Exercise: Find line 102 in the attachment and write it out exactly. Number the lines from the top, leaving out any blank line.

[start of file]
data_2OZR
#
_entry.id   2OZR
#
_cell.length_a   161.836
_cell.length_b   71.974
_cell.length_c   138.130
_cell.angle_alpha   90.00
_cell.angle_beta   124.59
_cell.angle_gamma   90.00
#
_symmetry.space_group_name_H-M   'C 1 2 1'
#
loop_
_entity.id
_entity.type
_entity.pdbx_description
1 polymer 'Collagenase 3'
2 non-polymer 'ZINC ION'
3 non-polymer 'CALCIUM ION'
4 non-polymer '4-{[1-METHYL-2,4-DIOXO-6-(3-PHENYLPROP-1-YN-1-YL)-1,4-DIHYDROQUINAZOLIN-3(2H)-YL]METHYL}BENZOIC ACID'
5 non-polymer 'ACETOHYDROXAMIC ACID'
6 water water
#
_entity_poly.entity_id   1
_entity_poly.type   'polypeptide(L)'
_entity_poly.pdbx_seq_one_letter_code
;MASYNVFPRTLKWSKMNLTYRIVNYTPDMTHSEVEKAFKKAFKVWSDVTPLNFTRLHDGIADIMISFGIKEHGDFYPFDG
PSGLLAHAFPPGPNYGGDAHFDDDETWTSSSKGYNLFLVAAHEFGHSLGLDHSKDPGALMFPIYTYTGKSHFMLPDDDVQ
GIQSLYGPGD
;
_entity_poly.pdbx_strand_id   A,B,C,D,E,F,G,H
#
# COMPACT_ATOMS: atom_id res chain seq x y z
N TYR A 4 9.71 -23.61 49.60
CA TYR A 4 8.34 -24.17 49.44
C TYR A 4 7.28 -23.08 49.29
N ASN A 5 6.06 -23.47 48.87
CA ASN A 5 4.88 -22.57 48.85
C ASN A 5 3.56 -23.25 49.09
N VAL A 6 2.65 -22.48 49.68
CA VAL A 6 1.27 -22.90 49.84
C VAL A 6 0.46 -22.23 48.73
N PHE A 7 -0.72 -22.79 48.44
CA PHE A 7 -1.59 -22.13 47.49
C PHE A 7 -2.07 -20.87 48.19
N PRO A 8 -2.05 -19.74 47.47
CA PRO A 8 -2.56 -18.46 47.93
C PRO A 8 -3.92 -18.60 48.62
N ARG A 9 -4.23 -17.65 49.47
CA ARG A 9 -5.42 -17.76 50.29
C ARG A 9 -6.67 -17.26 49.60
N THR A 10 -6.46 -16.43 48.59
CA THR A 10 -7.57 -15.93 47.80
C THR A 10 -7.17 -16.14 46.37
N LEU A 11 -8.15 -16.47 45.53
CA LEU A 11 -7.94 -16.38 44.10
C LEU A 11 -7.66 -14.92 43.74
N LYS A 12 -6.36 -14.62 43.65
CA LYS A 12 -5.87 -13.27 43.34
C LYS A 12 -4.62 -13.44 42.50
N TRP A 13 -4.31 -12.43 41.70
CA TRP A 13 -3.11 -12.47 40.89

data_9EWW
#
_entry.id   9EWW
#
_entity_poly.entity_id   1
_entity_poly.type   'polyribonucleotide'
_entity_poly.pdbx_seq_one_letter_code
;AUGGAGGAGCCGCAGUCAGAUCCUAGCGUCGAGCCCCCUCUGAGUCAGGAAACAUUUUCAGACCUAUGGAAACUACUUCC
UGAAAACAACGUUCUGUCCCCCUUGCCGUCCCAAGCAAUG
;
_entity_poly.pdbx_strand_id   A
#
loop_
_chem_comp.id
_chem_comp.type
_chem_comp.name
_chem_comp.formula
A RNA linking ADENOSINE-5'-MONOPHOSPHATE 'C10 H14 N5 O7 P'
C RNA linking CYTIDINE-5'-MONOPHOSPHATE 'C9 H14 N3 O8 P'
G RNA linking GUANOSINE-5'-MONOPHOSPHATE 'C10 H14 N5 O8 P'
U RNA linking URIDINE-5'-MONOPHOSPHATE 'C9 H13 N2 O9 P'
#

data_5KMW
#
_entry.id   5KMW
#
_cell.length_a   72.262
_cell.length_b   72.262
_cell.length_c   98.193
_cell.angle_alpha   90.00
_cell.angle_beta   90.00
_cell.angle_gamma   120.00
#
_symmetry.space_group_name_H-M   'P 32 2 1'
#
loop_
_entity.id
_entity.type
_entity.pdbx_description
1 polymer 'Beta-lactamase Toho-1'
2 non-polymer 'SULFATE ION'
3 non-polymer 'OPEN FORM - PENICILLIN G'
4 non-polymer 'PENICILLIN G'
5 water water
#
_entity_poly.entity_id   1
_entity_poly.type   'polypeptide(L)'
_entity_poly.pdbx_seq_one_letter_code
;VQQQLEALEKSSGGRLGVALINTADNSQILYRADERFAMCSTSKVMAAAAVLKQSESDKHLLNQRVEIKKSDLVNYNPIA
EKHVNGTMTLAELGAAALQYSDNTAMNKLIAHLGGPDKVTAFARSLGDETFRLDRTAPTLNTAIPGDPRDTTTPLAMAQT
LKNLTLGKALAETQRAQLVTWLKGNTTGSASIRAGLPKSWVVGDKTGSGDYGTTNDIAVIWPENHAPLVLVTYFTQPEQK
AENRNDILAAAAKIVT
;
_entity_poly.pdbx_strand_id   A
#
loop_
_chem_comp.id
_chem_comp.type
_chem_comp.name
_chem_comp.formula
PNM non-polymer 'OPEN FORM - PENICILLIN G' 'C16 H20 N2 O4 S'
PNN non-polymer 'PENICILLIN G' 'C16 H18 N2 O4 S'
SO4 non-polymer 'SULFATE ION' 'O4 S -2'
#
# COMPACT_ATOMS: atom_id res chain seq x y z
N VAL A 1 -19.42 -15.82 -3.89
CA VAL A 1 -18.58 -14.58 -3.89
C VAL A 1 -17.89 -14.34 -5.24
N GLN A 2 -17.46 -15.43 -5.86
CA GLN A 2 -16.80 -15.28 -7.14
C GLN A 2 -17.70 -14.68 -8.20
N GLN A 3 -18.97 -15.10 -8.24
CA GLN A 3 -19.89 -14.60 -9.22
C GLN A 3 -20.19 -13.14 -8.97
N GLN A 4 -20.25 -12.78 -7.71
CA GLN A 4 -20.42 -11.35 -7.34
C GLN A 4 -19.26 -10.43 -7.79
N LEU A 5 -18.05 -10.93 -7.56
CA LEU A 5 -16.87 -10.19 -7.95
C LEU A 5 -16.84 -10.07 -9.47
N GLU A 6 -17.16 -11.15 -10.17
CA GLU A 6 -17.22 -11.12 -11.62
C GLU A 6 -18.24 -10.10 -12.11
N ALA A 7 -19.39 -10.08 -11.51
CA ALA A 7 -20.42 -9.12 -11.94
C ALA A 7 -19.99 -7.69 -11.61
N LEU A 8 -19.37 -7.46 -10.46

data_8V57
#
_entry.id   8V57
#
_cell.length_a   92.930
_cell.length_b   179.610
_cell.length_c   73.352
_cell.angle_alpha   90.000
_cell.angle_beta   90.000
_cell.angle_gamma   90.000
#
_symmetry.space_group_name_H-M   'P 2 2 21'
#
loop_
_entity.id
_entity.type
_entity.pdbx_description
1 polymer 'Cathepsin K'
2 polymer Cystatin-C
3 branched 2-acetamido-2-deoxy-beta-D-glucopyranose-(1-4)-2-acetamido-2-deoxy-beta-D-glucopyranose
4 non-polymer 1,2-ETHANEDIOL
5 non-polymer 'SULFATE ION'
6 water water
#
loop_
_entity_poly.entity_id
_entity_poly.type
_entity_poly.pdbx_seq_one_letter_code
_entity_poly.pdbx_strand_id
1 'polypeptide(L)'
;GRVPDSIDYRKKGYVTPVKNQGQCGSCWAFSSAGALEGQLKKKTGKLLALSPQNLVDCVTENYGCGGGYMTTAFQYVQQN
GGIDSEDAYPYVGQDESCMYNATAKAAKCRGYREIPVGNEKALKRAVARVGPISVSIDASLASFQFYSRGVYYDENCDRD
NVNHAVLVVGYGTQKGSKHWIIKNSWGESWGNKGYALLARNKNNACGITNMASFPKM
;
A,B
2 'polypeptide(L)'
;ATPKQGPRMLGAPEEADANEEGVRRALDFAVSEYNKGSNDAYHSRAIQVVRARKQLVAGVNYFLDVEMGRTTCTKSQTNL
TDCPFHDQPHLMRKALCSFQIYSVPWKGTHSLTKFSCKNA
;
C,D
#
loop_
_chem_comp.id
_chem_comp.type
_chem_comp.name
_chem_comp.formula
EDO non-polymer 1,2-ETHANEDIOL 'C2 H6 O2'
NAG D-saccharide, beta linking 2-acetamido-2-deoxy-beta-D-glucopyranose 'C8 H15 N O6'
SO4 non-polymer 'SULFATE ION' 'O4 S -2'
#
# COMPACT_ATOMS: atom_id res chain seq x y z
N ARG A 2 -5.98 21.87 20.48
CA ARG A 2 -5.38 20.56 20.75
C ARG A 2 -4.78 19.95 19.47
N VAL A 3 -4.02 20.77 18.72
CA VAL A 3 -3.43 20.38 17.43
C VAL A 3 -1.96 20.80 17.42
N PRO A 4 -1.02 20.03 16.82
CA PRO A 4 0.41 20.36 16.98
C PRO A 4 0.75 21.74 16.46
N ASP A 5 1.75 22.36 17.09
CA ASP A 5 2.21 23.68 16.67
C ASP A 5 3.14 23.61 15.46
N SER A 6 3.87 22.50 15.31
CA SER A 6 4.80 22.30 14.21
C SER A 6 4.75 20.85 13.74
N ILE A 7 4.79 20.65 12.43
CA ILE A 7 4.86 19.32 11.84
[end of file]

_entity.pdbx_description